July 28: Humour in loss and rock ‘n roll in poetry

Duncan Armstrong

Duncan Armstrong was the first reader of the evening, bringing his kinetic energy and satirical humour to the stage. He has published several chapbooks including Lament for Anna Nicole & Shooting off Sparks. Duncan describes his own style as “urban as opposed to traditional CanLit” and his technique “a welter of narcissism, superstition & habit.”

He had the audience laughing and totally engaged in his reading, even bringing out beatboxer SoulFistikato to back one of his poems.


Spoken-word artist and human beatbox SoulFistikato


Catherine Graham

Bubbles at the end of red stems.
The illusion of looking out is looking in.
~”Doll’s EyesThe Red Element (Insomniac Press, 2008)

Catherine Graham, the author of three acclaimed poetry collections, took the stage second. Of her most recent book, The Red Element, writer Angela Hibbs says, “Sticking to the poetic doctrine less is more, this collection is a tour de force in minimalism.” Graham’s work captivated the audience, packing an emotional punch into these short poems, deftly conveying both melancholy and humour. Graham turned to poetry as a result of “loss and grief” as she describes it, and “as a way of capturing the people and places [she’s] loved.” Her poems have a quiet and unmistakable power. She still manages to find humour within the sadness, describing her parents’ idiosyncrasies and fragments of memories from childhood, like her mother’s “piano face.”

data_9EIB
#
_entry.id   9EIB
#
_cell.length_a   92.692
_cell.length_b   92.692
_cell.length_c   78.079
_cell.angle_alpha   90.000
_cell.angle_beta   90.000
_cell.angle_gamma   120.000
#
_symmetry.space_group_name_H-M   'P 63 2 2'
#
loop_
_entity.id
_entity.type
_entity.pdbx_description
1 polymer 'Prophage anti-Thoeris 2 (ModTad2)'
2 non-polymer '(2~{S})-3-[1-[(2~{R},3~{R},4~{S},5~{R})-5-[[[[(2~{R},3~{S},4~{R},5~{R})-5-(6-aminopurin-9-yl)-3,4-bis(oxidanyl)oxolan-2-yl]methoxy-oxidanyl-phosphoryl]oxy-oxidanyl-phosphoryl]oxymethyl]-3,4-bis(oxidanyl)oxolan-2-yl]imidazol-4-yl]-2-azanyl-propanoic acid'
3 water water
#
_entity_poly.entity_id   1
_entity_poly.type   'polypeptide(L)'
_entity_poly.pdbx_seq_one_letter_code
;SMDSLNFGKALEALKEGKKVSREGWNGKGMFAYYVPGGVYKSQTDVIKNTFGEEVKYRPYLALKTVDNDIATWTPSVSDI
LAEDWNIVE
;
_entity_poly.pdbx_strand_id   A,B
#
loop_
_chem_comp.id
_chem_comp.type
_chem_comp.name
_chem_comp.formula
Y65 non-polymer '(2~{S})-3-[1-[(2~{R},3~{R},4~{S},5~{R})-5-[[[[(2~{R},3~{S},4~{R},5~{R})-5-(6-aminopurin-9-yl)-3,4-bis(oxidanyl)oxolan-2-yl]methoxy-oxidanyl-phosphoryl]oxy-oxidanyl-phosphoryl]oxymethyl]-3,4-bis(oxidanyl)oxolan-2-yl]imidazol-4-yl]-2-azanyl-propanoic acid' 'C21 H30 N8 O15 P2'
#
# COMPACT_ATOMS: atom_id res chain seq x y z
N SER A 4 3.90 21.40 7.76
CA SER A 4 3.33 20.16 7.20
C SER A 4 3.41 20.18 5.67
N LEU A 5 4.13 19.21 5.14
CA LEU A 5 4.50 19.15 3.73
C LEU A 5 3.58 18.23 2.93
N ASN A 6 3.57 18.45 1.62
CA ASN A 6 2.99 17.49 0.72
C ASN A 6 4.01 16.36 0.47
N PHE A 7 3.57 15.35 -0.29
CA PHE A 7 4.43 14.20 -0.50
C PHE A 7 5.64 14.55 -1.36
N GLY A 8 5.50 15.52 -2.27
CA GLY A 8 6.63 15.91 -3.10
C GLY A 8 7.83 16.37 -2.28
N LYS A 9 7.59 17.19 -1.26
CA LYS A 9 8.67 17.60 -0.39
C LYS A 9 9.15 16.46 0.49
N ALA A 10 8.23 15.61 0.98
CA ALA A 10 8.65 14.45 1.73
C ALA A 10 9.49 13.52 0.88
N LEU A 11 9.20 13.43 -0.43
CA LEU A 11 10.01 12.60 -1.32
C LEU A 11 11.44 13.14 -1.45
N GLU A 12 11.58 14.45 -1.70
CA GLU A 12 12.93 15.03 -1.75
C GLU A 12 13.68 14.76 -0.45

Chris Doda

Chris Doda, the evening’s dapper closer—wearing all black save a white blazer—read from his most recent collection, Aesthetics Lesson (Mansfield Press). D.C Reid writes of this book “Christopher Doda’s glosas are… my search for superlatives comes up short.” Doda is also the author of Among Ruins (Mansfield Press), an award-winning critic, and an editor for Exile: The Literary Quarterly and Exile Editions. And he is the book reviewer for Studio, an online poetry journal. Doda read a substantial sampling of new work, full of his characteristic acerbic wit, wordplay, and a dense layering of both political and social commentary. The audience was so absorbed in Doda’s poems, that even the intrusion of someone’s cell-phone couldn’t pull us out of the reverie.

In Doda’s own words his goals are: “to practice poetry as both an art and a craft, wanting to take on the attendant uses and misuses of language in our contemporary society and distill them down into poetry, all the time with an eye to the past, to foundational myths and stories, that can be fed into and reinvigorated in the present. With every poem I want to feel like I’ve bitten off a piece of the world.”


– Myna Wallin


One Response to “July 28: Humour in loss and rock ‘n roll in poetry”

  1. […] lyrical about the emerald isle, but not to the point of breaking into song, Catherine Graham read selections from Irish poet Patrick […]

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